Tech Sensibility: The Newsletter (Aug 2015)
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- While you may think that you are protecting your computer account with a strong password, your data is still very vulnerable in the event that you accidentally leave your device somewhere, or if your home or office is broken into, or even in the unlikely scenario that it is seized by government agents at home or abroad. Encrypting your disk will protect your data in case your laptop falls into the wrong hands.
- Like digital files, paper documents need to be protected. When discarding confidential paperwork, make sure you shred them first. In addition, do not leave any sensitive documents on your desk - put them away before you go home at the end of the day.
- In a typical IT organization, passwords are sent via email. This is not a very wise practice. If you receive a password from your IT department in email, call them and request that they generate a new password for you while you are on the phone. When you hang up, log on to the system and change your password.
- There are some email messages that look like they are from a legitimate source but are not. If an email message contains a phrase like "Click the link below to update your information," it is probably a phishing scheme. Delete such emails immediately and do not open any attachments they may contain.
- Are you looking to save money and regain control of your expenses? Consider dsBudget, a simple, straightforward and free budgeting program. It will help you understand your spending habits, make smarter purchasing decisions and save money by recognizing wasteful expenditures.
IT Infrastructure Security
Ensuring the security of your important IT infrastructure systems requires that you establish measures to guard against unauthorized use and disclosure of sensitive data. Consider the following practical techniques and safeguards for the security of your IT infrastructure and protection of your business information assets:
Create strong passwords
Always select a strong password for your IT infrastructure network and server equipment. Strong passwords should include letters, numbers and special characters, in random combinations. Using mnemonic phrases will help you create secure passwords that are easy to remember. For example, "My network equipment is the best in the world" can become Mn3iTBitW#. In addition, avoid using the same password for multiple network and server devices.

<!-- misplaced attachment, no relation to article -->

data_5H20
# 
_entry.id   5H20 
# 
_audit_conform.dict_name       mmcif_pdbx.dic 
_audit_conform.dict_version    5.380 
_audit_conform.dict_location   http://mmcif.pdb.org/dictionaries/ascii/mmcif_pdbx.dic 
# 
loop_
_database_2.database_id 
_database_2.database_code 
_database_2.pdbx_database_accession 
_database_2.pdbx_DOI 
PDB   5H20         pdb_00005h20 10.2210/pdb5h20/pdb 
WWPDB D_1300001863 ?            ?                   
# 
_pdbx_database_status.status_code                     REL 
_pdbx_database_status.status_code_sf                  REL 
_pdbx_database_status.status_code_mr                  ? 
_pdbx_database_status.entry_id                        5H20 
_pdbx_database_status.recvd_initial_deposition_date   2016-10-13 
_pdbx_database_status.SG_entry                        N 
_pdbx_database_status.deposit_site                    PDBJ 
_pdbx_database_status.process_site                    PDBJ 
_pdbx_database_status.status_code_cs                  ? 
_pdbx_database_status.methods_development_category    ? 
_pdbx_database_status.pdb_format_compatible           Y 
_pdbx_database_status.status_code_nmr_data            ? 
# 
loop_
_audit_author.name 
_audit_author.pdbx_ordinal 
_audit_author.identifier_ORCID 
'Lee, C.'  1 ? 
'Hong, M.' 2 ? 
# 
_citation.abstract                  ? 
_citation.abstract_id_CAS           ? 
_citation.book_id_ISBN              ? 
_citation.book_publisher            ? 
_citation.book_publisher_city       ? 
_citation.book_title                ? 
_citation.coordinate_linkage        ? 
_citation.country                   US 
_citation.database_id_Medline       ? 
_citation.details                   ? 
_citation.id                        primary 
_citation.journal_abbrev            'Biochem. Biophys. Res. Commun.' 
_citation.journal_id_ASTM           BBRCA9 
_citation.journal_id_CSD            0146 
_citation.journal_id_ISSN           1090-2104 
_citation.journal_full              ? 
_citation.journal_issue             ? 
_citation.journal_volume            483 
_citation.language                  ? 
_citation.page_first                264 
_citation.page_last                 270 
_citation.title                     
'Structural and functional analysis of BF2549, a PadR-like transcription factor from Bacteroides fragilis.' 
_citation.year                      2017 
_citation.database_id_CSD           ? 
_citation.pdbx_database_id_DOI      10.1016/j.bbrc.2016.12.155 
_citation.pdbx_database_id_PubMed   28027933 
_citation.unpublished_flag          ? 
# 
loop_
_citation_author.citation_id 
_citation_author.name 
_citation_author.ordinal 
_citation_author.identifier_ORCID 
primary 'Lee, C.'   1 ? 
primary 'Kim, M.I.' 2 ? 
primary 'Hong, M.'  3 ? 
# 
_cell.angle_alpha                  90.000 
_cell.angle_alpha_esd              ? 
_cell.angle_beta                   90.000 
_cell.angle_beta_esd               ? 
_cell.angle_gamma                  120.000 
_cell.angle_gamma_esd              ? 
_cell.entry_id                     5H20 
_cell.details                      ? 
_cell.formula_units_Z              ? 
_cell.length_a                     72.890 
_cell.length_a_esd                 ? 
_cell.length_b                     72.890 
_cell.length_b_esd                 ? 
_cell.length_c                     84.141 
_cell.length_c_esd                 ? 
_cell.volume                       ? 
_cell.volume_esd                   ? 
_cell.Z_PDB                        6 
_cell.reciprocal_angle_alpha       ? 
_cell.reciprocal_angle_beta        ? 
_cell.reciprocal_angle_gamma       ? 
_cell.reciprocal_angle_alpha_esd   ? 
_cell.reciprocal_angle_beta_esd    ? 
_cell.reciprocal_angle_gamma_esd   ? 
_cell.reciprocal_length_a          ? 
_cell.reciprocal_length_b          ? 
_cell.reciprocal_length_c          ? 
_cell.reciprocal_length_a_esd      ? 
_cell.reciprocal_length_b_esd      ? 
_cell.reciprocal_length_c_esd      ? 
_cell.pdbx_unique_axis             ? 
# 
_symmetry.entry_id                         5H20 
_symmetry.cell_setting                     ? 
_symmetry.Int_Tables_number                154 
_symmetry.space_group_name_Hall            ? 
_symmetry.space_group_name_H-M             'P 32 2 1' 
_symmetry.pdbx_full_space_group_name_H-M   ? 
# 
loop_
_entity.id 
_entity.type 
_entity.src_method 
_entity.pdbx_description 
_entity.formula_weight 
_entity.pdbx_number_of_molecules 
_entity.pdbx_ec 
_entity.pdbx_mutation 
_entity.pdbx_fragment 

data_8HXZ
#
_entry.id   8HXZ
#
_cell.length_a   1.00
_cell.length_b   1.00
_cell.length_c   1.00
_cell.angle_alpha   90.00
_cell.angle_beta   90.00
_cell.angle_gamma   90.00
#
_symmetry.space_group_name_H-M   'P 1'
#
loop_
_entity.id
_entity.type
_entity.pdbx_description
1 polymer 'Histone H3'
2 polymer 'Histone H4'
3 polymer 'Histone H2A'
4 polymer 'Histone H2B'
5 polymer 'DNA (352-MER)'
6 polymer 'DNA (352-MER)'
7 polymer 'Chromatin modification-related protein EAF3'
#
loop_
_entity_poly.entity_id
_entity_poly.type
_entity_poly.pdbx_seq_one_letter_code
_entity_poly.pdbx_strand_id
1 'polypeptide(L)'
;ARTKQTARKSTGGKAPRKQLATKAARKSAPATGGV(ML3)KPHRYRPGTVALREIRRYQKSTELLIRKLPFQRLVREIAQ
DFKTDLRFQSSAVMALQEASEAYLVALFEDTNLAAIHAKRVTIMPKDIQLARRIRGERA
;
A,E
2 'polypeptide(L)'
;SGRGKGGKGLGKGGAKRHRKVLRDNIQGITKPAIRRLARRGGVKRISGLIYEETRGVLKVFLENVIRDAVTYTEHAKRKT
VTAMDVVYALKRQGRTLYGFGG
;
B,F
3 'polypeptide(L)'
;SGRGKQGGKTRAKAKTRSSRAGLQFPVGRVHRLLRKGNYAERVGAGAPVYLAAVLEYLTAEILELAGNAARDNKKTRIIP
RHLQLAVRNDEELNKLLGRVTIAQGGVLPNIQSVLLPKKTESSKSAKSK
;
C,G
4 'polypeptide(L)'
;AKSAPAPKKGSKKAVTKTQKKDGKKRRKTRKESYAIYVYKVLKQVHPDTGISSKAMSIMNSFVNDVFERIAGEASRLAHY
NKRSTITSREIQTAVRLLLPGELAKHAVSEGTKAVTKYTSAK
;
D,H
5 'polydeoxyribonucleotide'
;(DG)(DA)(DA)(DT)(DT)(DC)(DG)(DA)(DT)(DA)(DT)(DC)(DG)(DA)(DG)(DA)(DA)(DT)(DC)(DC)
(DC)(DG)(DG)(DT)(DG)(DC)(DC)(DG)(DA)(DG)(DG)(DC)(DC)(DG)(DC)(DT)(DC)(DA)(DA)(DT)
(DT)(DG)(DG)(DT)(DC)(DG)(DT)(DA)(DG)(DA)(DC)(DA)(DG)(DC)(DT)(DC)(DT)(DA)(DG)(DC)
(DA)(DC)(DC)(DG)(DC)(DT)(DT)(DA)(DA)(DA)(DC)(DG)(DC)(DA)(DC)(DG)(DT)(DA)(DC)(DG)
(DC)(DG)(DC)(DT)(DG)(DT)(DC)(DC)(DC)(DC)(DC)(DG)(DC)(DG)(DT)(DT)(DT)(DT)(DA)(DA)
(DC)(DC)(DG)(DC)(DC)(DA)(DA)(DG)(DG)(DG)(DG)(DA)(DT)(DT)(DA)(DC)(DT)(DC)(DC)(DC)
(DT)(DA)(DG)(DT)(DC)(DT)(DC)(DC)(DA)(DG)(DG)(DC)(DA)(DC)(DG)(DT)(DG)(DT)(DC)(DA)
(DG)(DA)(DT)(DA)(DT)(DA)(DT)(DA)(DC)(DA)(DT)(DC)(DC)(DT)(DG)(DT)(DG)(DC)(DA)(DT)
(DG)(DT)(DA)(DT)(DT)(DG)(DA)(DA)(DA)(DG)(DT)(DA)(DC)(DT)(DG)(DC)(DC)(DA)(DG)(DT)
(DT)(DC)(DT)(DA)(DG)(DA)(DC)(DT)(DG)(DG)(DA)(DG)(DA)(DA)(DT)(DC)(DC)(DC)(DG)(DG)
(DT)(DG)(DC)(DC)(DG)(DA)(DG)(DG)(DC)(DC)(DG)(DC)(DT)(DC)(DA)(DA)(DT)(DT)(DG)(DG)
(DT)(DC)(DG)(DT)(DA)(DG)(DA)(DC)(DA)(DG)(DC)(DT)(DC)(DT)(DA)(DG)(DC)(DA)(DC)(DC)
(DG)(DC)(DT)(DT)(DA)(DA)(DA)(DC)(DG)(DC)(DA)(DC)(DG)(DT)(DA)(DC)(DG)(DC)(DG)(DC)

Limit access to information
Permit only authorized personnel to access your IT infrastructure servers and services. Configure the equipment to end an electronic session after a predetermined time of inactivity. Verify that a person seeking access to your IT infrastructure services is the one claimed and is authorized to access the information. In addition, limit physical access to the facilities where IT infrastructure equipment is housed, while ensuring authorized personnel are allowed access.
Keep software up-to-date
Keeping your IT infrastructure operating systems and applications up-to-date is a critical security safeguard that you must implement to keep your business information secure. In addition, you should harden your infrastructure systems by removing unnecessary software, usernames and/or logins, disabling or removing irrelevant services, closing open network ports and implementing intrusion detection systems, firewalls and intrusion prevention systems.
Backup to multiple locations
The only safe way to recover from a security breach is by restoring your data from backups. Having a copy of your data on another computer or USB drive is not sufficient. Consider off-site backup storage including storing physical backup drives at another location and an automated cloud solution. If you backup to a cloud make sure you read the Service Level Agreement (SLA) documents, including the fine print, and stick to the business-level service options. In addition, backup your data to different media types (DVDs, external hard drives, memory sticks) and keep multiple copies. Restore some backed up data at least once every quarter to ensure that information being backed up can in fact be successfully restored.
Educate your employees
Even with the most advanced technology, it is impossible to block every security threat to your business. You also need to rely on your employees to help keep your network safe. Employees should receive computer security training during their initial new-hire orientation, as well as on a continued basis. They should receive regular reminders - for example, to change their passwords every few months and learn how to recognize the latest phishing scheme.
According to research, expressions of gratitude around the workplace tend to be rare. In one survey, 80% of people said that receiving gratitude makes them work harder, but only a fraction of them - 10% - expressed gratitude to someone every day. Yet being appreciated - along with interesting and exciting work that we feel is providing meaning and purpose - is one the major motivators on the job. How then, can you best show your gratitude at work, whether it is directed up, down or sideways? Be specific about what someone has done and give honest, sincere appreciation.
Business & Technology of Greater New York
Highlights from our last Fireside Chat with Dexter Loeble:
Watch the entire video.
About Business & Technology of Greater New York: The purpose of the event is to engage business and technology leaders of Greater New York to discuss their management and technology best practices and opportunities.
Join me at our next event on Thursday, September 24th from 6 - 8 pm, when
I will be hosting Thomas Clancy, President of Valiant Technology.
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